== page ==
As you arrive into this sleepy little town you are greeted by a huge billboard welcoming you to Crawford The home of George and Laura Bush with their faces smiling at you. What a creepy feeling that was.Take a right on 5th, cross the railroad tracks and on the left you are greeted by The Peace House. I parked the car in a dusty little lot. As Scott and I approached the Peace House a feeling of peace fell upon me. All the posters, signs, flags.I knew instantly I was suppose to be here.

 We were greeted immediatly by friendly folks with hugs, signed the guest book and were directed to the backyard for food where we found Tim with other Iraq vets. I left Scott with them while I roamed around the House, bought a tshirt to support Cindy that says What Noble Cause Mr. President, a couple of buttons and a bumper sticker that says No more lies. No more lives.
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I asked a volunteer about camping at Camp Casey II and was told it was full but I could still camp at Camp I. I received directions and went to tell Scott I wanted to get out there before dark. When I told him Camp II was no longer accepting folks Tim told him they had a place for him there with the other vets. I was going to hit the road and Scott insisted on coming out there with me. He wanted to help me get set up and see the original camp. Gives one an indication what a great guy I was traveling with.

We got directions, one right turn and go about ten miles and you are there. We misheard and took a few wrong turns and saw more Texas countryside than I ever want to see again. Along the way in yards were signs like “My son is a policeman and I support our troops and President Bush”. As if one justifies the other?

We finally found our way and the first thing I spotted were the long line of crosses and Cindy’s original tent and awning with pictures of dead soldiers and flowers and a sign that read “We will hold you accountable”. I drove slowly past and just felt so sad. We had to turn around to go along the side road where hundreds of cars and tents were set up in the ditch. At the entrance there were food booths, first aid tent, different organizations had tents and all these people milling around and holding signs.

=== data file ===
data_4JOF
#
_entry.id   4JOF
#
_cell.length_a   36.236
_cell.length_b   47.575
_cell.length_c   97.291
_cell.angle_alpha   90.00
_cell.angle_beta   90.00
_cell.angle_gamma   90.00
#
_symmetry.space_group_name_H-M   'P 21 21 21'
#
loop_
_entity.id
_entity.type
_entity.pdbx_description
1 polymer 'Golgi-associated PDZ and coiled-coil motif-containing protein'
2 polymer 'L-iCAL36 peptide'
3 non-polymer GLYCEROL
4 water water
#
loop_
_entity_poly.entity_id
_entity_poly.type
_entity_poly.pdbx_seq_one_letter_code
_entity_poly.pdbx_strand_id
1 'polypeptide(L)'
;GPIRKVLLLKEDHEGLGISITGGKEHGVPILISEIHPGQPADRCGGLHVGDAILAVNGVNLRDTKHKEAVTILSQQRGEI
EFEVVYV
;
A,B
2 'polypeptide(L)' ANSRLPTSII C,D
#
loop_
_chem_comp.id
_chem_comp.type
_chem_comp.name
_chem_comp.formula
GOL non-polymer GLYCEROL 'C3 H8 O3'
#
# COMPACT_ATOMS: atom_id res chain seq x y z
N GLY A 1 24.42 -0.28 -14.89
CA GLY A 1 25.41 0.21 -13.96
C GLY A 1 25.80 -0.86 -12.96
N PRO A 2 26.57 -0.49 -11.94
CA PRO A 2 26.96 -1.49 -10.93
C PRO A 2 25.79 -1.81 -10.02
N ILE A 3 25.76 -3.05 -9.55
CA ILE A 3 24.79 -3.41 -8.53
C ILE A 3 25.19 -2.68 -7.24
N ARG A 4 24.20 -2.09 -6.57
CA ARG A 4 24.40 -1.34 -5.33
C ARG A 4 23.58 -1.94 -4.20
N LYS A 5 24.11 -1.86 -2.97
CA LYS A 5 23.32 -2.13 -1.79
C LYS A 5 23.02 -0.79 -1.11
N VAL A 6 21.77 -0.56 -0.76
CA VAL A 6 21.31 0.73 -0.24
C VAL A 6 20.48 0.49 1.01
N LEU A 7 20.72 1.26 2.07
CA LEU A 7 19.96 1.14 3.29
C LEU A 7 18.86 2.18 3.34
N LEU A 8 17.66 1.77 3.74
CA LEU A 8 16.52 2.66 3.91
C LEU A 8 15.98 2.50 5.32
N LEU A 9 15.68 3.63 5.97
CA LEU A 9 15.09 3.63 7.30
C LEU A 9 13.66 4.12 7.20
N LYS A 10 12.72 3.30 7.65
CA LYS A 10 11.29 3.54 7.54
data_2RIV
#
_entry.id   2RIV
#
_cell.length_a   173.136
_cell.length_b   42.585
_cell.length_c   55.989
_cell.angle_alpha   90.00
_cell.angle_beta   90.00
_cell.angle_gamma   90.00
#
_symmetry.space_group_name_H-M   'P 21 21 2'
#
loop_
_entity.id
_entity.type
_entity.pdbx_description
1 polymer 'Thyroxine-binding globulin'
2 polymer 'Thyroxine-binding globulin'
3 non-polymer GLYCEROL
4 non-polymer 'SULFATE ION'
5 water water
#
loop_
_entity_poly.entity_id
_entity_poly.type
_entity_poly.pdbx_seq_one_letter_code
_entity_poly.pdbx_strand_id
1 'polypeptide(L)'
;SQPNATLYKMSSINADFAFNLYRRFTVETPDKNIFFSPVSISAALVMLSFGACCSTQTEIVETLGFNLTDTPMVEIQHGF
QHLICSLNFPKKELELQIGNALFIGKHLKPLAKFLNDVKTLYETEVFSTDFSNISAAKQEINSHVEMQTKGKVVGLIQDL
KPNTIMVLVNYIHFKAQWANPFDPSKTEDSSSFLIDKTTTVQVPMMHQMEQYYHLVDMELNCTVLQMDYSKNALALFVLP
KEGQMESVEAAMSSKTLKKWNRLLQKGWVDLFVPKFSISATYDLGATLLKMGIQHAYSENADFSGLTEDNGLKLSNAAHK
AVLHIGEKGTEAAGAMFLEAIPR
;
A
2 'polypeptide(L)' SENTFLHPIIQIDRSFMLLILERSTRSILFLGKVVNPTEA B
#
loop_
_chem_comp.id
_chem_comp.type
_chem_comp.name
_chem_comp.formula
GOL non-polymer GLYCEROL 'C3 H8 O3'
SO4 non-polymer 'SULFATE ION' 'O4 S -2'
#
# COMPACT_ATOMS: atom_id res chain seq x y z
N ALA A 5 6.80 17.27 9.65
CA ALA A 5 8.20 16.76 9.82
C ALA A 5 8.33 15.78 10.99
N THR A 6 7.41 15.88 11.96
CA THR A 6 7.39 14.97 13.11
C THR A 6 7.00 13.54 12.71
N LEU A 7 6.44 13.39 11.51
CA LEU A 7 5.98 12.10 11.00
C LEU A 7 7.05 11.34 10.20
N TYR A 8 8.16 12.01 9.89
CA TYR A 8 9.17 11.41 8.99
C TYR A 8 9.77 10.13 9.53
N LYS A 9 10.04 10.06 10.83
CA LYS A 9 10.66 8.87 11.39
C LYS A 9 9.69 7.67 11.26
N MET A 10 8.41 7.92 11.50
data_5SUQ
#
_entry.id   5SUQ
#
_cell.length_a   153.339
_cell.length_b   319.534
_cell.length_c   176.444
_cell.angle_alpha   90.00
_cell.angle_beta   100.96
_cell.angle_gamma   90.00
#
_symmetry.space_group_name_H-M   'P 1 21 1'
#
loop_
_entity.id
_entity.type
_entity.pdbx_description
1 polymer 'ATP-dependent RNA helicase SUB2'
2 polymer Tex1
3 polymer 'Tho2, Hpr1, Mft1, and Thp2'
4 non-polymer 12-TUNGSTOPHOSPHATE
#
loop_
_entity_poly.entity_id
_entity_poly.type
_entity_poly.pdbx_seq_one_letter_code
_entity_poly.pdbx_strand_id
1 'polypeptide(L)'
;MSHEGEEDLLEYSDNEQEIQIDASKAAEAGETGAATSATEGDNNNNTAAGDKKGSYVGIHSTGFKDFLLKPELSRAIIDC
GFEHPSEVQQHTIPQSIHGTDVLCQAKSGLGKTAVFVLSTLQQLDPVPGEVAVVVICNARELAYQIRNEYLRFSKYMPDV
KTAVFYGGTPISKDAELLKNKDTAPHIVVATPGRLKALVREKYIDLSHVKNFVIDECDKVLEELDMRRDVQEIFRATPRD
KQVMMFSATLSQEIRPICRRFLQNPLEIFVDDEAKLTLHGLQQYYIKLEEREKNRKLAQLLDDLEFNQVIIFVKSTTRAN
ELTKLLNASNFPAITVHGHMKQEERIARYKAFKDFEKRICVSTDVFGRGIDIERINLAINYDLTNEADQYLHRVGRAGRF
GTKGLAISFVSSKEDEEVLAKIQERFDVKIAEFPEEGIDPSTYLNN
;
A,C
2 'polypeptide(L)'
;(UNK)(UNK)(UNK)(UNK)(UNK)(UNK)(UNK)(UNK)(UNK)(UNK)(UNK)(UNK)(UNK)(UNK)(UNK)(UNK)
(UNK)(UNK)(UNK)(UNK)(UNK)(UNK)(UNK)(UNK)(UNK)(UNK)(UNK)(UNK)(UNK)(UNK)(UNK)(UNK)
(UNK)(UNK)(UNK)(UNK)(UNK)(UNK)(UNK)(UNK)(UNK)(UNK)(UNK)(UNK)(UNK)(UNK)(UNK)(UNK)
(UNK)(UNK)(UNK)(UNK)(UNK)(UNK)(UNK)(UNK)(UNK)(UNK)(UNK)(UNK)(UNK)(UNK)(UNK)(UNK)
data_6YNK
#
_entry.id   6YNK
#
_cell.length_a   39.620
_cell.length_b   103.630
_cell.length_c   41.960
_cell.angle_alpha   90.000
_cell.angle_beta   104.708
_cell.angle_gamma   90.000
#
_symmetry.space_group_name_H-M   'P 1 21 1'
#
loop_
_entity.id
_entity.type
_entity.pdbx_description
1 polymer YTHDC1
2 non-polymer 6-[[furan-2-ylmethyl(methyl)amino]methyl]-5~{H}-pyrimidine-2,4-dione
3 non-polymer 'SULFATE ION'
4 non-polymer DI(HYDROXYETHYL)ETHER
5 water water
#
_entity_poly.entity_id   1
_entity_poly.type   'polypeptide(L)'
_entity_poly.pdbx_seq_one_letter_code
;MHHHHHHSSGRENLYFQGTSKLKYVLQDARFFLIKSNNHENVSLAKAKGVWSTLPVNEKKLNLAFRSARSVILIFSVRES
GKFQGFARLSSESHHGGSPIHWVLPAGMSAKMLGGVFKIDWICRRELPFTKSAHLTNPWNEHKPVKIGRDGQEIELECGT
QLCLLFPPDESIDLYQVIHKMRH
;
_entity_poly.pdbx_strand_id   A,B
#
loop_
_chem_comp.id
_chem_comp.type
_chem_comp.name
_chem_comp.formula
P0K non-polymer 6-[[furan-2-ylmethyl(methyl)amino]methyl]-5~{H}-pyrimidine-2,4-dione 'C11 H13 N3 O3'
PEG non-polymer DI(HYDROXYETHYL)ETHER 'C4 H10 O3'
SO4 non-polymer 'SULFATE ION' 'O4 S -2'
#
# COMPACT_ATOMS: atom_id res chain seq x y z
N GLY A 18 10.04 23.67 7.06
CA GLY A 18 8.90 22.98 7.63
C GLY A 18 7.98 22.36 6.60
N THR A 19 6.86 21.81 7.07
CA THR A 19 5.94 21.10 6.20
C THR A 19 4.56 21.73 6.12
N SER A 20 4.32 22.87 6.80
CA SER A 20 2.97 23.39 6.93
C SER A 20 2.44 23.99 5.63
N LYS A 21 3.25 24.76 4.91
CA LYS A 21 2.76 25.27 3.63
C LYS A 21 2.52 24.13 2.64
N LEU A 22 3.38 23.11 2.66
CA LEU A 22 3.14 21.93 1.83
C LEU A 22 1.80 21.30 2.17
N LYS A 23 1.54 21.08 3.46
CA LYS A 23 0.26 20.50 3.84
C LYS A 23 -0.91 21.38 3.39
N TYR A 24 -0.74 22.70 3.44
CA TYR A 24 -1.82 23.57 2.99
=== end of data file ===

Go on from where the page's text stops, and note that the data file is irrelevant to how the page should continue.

Across the street, the ProWar counter protesters sat. Not many that first night but really creepy. Signs reading Go Home Cindy/Bitch in the Ditch and The 60s are over- why are you still hear? I just thought oh brother.

We found a little spot, got the tent set up. Cat had given me an air mattress but nothing to pump it up with. Four nice men around my age had just pulled in from Nashville and they had a pump that blew it up in two minutes. My back was saved!

Tim and his fellow vets showed up to take Scott back to Camp II. I hated to see him go but we hugged good bye and promised to find each other at the rally. I wandered down the road where the main protesting was going on. There was a group of 70ish gentlemen sitting in chairs with signs and I was instantly offered a chair. They were all Korean and Vietnam vets and man do they hate Bush. I really enjoyed my time with them. I felt so connected and so safe there. I mean, here I was, a 53 year old Gramma in the middle of a prairie in Texas and I didn’t know a soul. I never once felt alone.

There was so much food and water and Gatoraide. Thank the Universe it wasn’t Koolaide or I would have run for the car. A young man came by with a guitar and sang for us a bit. He got a few in the crowd dancing. Shuttles kept arriving with more people. The fellows from Nashville said hey Lee we are going over to camp II you want to go? I hopped on the shuttle with them and off we went. The driver Rich and I started talking and he lives about twenty minutes from me. He is very involved locally and we exchanged emails and phone numbers.

Arriving at Camp II was breath taking.The huge tent, the Arlington West crosses set up, some with the real boots of fallen soldiers. Inside the tent they were showing three screens of video with narration and a timeline on one of the screens with the lies and the lead up to war and the lies and the no wmds and the names of Iraqi children killed and it was all too much, too raw, too much horror to grasp. Now, I felt sad again. Rich was suppose to go back to Peace House when he dropped us off so he could call it a night but he stayed as long as we wanted to take us back. It was midnight. I felt so exhausted. Have I mentioned how GD hot it was there yet?

Back at camp I said good night to my new friends and hit the air mattress. Not much sleep that first night. My mind was spinning with all that had happened that first day. People continued to arrive all during the night to find their little piece of the ditch. The coyotes, so many of them, sang me a chorus of howls and then I finally fell asleep.

Tommorrow Part III/ The Rally

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